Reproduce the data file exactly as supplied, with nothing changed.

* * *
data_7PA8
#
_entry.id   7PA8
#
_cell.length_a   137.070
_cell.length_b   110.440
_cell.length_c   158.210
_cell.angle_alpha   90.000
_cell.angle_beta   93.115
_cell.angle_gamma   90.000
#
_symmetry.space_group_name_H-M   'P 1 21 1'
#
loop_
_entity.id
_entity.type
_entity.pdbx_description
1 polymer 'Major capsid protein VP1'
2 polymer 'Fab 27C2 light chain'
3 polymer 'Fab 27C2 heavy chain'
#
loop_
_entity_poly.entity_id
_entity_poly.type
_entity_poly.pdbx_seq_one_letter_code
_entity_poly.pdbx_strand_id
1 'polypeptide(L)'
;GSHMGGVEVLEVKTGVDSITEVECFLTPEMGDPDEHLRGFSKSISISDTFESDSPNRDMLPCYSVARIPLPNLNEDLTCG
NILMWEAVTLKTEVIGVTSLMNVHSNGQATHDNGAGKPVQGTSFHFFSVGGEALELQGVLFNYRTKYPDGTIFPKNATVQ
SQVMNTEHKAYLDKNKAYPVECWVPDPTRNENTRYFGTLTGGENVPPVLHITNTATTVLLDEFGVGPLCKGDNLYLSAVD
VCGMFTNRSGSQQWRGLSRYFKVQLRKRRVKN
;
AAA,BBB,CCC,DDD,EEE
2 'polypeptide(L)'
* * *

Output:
data_7PA8
#
_entry.id   7PA8
#
_cell.length_a   137.070
_cell.length_b   110.440
_cell.length_c   158.210
_cell.angle_alpha   90.000
_cell.angle_beta   93.115
_cell.angle_gamma   90.000
#
_symmetry.space_group_name_H-M   'P 1 21 1'
#
loop_
_entity.id
_entity.type
_entity.pdbx_description
1 polymer 'Major capsid protein VP1'
2 polymer 'Fab 27C2 light chain'
3 polymer 'Fab 27C2 heavy chain'
#
loop_
_entity_poly.entity_id
_entity_poly.type
_entity_poly.pdbx_seq_one_letter_code
_entity_poly.pdbx_strand_id
1 'polypeptide(L)'
;GSHMGGVEVLEVKTGVDSITEVECFLTPEMGDPDEHLRGFSKSISISDTFESDSPNRDMLPCYSVARIPLPNLNEDLTCG
NILMWEAVTLKTEVIGVTSLMNVHSNGQATHDNGAGKPVQGTSFHFFSVGGEALELQGVLFNYRTKYPDGTIFPKNATVQ
SQVMNTEHKAYLDKNKAYPVECWVPDPTRNENTRYFGTLTGGENVPPVLHITNTATTVLLDEFGVGPLCKGDNLYLSAVD
VCGMFTNRSGSQQWRGLSRYFKVQLRKRRVKN
;
AAA,BBB,CCC,DDD,EEE
2 'polypeptide(L)'